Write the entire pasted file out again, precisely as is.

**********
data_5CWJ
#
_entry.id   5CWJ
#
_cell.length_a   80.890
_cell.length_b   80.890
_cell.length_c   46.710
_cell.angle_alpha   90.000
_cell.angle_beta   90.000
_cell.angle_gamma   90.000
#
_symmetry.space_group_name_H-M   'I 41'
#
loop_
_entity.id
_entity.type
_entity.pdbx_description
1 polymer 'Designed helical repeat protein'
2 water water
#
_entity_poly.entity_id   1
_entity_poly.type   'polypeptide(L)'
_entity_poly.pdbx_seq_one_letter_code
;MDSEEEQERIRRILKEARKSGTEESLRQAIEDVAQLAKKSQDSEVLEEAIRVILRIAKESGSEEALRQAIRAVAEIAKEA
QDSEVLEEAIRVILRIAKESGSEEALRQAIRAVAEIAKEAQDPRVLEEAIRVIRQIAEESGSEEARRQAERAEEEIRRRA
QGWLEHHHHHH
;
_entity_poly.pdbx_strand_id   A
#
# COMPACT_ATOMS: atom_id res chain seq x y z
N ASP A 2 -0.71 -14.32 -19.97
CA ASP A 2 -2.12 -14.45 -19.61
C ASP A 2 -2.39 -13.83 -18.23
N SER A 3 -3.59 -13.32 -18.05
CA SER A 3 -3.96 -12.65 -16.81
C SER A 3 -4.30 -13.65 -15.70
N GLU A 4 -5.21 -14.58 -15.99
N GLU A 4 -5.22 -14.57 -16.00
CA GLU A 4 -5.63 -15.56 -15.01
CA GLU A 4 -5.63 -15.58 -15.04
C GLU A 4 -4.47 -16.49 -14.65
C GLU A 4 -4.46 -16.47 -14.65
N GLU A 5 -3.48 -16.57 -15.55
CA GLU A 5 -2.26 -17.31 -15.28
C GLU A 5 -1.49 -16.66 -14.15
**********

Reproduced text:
data_5CWJ
#
_entry.id   5CWJ
#
_cell.length_a   80.890
_cell.length_b   80.890
_cell.length_c   46.710
_cell.angle_alpha   90.000
_cell.angle_beta   90.000
_cell.angle_gamma   90.000
#
_symmetry.space_group_name_H-M   'I 41'
#
loop_
_entity.id
_entity.type
_entity.pdbx_description
1 polymer 'Designed helical repeat protein'
2 water water
#
_entity_poly.entity_id   1
_entity_poly.type   'polypeptide(L)'
_entity_poly.pdbx_seq_one_letter_code
;MDSEEEQERIRRILKEARKSGTEESLRQAIEDVAQLAKKSQDSEVLEEAIRVILRIAKESGSEEALRQAIRAVAEIAKEA
QDSEVLEEAIRVILRIAKESGSEEALRQAIRAVAEIAKEAQDPRVLEEAIRVIRQIAEESGSEEARRQAERAEEEIRRRA
QGWLEHHHHHH
;
_entity_poly.pdbx_strand_id   A
#
# COMPACT_ATOMS: atom_id res chain seq x y z
N ASP A 2 -0.71 -14.32 -19.97
CA ASP A 2 -2.12 -14.45 -19.61
C ASP A 2 -2.39 -13.83 -18.23
N SER A 3 -3.59 -13.32 -18.05
CA SER A 3 -3.96 -12.65 -16.81
C SER A 3 -4.30 -13.65 -15.70
N GLU A 4 -5.21 -14.58 -15.99
N GLU A 4 -5.22 -14.57 -16.00
CA GLU A 4 -5.63 -15.56 -15.01
CA GLU A 4 -5.63 -15.58 -15.04
C GLU A 4 -4.47 -16.49 -14.65
C GLU A 4 -4.46 -16.47 -14.65
N GLU A 5 -3.48 -16.57 -15.55
CA GLU A 5 -2.26 -17.31 -15.28
C GLU A 5 -1.49 -16.66 -14.15